Fortnightly links: inequality, Nicaragua, coconuts, Radi-Aid awards, Syria, and more

On Wednesday, UN Secretary-General Ban Ki-Moon briefed the Security Council on the fall of Aleppo and ensuing atrocities. According to a Guardian correspondent interviewed by the ABC, it was Iranian influence that scuppered plans to evacuate civilians trapped in eastern Aleppo. One account written by a Syrian mother who lost her child earlier this year provides a wrenching insight into the human cost of the conflict — a cost which is set to grow further still. If you are moved to do something, this article provides links to key charities working in Syria, including several which are Syrian-based or Syrian diaspora-run. You can also call or email your politicians (local MPs, Foreign Minister, and Prime Minister) asking them to make every effort to secure a ceasefire and humanitarian support to those in Aleppo and across greater Syria.

Brad Delong offers a brief history of global inequality. And a new report from the Washington think tank Institute for Policy Studies suggests that trends in philanthropic giving are mirroring growing inequality.

Dani Rodrik discusses the complexities of international trade, stating that, “Adam Smith and David Ricardo would turn over in their graves if they read the Trans-Pacific Partnership.”

It’s sometimes suggested that the poor will simply waste cash transfers on things like alcohol. A meta-analysis by World Bank economists (ungated; gated) provides good evidence that the opposite occurs: on average, cash transfers seem to reduce spending on these types of goods.

Also, research from Nicaragua suggests that exposure to local women leaders enhances durability of benefits from cash transfers (gated; ungated). There’s also evidence that a range of programs instituted by the government of Nicaragua, one of the poorest countries in Latin America, are making a difference are making a difference on both gender equality and economic development.

Was it right for the UK to legislate to spend 0.7% of GNI on development? This is the question tackled in an episode of BBC Radio 4’s The World Tonight, hosted by the Center for Global Development in London last month.

On The Conversation, Roland Bourdeix warns that the “world’s trendiest nut” (that’d be the coconut, folks) is at risk — a real worry for the 11 million farmers who cultivate coconut palms around the world.

A grim photoessay (not for the squeamish; includes graphic images) depicts the brutal effects of Rodrigo Duterte’s drug war in the Philippines. Just this week Duterte himself admitted to committing extrajudicial killings.

A report from UN observers is triggering warnings that South Sudan is “on the brink of catastrophe”, with a risk that violence rivalling that of the Rwandan genocide will soon unfold. Vox has a good summary here.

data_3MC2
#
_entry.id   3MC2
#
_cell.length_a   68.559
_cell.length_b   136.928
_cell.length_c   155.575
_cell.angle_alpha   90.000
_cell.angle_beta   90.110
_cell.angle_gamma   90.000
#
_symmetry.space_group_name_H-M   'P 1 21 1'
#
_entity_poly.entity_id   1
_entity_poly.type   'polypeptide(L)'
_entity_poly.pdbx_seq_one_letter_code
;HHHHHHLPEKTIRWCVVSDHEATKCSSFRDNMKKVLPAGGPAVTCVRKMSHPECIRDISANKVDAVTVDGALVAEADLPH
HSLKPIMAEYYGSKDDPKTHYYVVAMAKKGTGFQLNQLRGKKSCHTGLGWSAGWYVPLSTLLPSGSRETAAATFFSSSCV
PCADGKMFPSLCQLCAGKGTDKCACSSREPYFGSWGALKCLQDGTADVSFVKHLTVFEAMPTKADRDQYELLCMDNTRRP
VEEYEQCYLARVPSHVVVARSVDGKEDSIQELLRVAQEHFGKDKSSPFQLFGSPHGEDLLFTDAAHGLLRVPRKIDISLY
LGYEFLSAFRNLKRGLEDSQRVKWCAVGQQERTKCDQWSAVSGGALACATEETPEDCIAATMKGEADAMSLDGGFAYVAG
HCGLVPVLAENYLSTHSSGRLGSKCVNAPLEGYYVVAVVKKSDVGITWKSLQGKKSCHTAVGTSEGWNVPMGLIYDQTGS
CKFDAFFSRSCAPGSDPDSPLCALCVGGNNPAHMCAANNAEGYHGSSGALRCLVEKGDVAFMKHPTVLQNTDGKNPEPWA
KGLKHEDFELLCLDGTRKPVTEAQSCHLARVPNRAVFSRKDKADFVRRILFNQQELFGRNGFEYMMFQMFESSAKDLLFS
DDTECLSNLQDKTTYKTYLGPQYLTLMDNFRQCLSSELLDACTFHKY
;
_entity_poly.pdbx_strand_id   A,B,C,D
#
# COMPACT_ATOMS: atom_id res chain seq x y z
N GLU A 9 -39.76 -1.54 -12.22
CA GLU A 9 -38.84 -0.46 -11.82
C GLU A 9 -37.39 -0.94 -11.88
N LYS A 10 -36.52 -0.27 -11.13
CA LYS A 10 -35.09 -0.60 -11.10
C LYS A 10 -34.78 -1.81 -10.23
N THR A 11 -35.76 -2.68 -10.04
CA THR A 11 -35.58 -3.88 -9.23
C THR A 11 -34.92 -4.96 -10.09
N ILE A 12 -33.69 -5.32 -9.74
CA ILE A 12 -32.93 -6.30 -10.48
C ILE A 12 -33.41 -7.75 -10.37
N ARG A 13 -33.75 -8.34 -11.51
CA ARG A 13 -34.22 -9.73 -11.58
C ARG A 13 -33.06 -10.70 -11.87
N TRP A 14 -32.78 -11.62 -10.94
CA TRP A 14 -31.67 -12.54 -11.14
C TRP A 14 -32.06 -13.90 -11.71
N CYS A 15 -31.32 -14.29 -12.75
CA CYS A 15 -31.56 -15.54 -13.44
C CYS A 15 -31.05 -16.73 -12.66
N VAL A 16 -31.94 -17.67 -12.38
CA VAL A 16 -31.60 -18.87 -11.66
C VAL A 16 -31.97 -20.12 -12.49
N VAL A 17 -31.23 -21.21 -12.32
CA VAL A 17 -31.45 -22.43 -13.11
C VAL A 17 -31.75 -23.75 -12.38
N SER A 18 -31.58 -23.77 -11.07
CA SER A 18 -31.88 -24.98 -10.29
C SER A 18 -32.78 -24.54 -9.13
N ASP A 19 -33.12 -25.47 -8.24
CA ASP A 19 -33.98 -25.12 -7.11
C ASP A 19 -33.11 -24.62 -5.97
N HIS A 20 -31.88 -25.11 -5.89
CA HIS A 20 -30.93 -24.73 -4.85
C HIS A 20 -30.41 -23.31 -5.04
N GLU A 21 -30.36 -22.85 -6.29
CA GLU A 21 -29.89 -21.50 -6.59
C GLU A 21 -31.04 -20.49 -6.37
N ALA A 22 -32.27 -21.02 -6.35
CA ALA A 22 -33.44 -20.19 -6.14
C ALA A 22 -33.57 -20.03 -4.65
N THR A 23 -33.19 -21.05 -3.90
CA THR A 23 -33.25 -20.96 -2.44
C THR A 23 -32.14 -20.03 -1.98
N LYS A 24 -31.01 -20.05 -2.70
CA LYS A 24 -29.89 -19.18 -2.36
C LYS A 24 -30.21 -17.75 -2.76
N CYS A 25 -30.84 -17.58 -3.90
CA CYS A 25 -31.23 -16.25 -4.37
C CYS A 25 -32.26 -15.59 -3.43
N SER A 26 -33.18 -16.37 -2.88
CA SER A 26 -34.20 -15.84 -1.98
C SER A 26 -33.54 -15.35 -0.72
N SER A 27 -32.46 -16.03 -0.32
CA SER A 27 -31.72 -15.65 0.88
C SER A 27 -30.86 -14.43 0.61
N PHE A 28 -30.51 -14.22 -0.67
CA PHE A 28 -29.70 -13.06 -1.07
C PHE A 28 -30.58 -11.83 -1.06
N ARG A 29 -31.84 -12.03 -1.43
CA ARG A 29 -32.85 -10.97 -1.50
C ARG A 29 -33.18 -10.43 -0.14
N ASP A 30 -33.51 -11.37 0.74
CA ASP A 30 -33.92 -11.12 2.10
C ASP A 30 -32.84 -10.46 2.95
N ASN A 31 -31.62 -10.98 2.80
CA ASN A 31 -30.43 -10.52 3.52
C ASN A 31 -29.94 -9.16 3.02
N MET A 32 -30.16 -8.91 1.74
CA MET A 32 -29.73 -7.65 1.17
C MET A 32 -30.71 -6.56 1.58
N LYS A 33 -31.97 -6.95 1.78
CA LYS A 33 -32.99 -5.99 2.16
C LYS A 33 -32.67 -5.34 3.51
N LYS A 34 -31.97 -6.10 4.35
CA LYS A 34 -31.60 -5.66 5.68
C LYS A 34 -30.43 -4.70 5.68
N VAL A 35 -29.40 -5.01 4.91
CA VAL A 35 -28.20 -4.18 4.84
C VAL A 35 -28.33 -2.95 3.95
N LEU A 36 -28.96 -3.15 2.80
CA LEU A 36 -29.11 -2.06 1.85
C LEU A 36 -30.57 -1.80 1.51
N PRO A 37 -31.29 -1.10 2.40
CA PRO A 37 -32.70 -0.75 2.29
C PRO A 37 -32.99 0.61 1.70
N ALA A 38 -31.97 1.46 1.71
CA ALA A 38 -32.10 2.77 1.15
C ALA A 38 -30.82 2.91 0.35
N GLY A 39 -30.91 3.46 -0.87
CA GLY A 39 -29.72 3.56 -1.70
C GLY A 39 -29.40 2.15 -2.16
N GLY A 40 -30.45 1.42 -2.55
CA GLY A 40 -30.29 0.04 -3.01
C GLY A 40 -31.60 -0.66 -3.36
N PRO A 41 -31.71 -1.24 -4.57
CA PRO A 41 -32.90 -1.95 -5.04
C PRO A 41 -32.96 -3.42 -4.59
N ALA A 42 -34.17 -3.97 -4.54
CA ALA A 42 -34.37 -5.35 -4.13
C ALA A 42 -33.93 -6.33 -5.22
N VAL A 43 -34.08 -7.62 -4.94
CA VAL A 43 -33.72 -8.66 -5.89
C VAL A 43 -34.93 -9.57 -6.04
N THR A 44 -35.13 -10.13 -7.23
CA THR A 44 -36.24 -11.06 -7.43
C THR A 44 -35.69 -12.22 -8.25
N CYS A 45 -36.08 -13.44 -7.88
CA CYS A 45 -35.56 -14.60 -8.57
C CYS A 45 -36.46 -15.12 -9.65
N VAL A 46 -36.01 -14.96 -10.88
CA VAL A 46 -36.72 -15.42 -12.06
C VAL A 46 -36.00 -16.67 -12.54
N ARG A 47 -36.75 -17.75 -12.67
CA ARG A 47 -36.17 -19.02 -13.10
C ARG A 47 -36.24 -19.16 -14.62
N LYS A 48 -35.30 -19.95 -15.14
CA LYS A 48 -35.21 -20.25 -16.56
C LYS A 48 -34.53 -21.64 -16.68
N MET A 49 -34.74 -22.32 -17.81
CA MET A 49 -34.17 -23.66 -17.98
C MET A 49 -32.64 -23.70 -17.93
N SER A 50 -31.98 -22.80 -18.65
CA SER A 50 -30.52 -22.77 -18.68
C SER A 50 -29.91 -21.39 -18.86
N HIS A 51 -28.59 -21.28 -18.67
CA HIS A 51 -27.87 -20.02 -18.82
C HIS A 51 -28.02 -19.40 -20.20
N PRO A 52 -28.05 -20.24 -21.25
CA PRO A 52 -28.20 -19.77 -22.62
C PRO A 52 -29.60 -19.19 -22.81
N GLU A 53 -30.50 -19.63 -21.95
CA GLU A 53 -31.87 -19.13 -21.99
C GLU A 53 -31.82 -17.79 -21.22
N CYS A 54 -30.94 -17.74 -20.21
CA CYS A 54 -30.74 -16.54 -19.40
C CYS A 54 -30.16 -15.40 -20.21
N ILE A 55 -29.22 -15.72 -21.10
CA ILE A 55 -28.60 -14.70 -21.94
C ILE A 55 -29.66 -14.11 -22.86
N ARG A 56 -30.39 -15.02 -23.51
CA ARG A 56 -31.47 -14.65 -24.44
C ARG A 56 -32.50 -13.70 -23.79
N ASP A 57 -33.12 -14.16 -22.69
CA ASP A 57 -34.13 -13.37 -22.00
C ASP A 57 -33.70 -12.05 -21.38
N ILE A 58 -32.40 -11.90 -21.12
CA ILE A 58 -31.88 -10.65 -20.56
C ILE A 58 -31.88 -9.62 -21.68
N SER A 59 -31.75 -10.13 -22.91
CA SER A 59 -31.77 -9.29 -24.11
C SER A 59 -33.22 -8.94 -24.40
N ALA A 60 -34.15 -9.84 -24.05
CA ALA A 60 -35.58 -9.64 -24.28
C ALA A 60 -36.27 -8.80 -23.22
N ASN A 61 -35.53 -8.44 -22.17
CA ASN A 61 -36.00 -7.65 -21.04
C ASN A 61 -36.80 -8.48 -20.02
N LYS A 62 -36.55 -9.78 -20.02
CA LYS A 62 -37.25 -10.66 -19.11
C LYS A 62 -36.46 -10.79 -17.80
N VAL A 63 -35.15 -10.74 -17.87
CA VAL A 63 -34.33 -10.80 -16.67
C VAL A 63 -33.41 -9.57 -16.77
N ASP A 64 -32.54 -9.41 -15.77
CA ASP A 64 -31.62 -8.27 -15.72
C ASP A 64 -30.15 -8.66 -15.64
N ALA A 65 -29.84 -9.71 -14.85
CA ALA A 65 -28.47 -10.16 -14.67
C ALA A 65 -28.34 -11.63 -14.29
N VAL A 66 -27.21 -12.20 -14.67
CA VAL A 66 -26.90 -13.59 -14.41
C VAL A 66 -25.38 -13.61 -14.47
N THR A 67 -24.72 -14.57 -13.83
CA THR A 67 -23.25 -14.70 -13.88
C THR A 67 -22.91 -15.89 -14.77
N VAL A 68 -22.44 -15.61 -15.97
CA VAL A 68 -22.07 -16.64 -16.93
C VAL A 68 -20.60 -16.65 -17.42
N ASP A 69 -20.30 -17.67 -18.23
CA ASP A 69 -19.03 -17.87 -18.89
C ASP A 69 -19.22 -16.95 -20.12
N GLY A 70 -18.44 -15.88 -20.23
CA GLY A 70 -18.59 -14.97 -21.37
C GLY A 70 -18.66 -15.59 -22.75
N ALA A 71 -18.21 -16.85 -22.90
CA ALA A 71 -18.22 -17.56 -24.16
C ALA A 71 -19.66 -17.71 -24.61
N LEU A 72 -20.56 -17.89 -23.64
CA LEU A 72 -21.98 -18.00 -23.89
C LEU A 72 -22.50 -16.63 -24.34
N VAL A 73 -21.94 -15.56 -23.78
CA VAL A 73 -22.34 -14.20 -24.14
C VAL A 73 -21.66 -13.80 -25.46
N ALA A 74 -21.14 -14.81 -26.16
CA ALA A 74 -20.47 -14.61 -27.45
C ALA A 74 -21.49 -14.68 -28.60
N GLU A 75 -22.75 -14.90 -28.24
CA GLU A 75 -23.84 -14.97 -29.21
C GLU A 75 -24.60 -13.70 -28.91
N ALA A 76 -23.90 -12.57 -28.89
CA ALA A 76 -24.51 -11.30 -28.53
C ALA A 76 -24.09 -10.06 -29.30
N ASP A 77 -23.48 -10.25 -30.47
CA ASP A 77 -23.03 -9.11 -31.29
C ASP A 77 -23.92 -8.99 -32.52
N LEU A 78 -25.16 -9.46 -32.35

Last week, the fourth annual Global Radiator and Rusty Radiator awards were presented to the best and worst aid ads of 2016. Congrats go out to the winner of the Golden Radiator, International HIV/AIDS Alliance, with its brilliant video on living positively with HIV, and to runners-up Plan International UK and Amnesty Poland, for countering negative stereotypes about aid work and life in developing countries. You can watch all the finalists here.

That wraps up another year of fortnightly links! Thanks for reading. If you ever come across a development-related article, podcast or video that you think should be shared more widely, feel free to email (devpolicy@anu.edu.au) or tweet (@devpolicy) it at us, and we’ll consider it for inclusion in the links. Happy holidays and see you in the New Year!

Camilla Burkot

Camilla Burkot is a Research Officer at the Development Policy Centre, where she works primarily on our program of research on Australian aid effectiveness and edits the Devpolicy Blog. She has a background in social anthropology and holds a Master of Public Health from Columbia University, and has field experience in Eastern and Southern Africa, and PNG.

Terence Wood

Terence Wood is a Research Fellow at the Development Policy Centre. He heads our program of research into Australian and New Zealand aid. Terence’s research interests include aid policy, the politics of aid, and governance in developing countries. He has recently finished his PhD, studying voter behaviour in the Solomon Islands elections. Prior to commencing PhD study Terence worked for the New Zealand government aid program.

1 Comment

  • Great links team.

    A quick comment on writing to politicians. Often people assume they can bang out a quick email and their local member will read it personally. Unfortunately this is not the case as MPs receive ‘000s of emails every single day. This is a good DIY guide from Oxfam on things to consider so your email stands out from the crowd.

    Also, if you want your email read, I’d recommend writing to your local MP instead of the relevant Minister. Often Minister’s correspondence gets automatically forwarded onto the public service and bulk standard replies will be returned. This can be a frustrating process. Local MPs have a greater incentive, particularly in marginal seats, to respond to local concerns and pass along their feedback to Cabinet Ministers and other political leaders. They also get prioritised when they forward on correspondence to their Ministerial colleagues. Try and get a couple of your friends in the same electorate to also write an email on the same topic (but not a standard response) and this will amplify your message.

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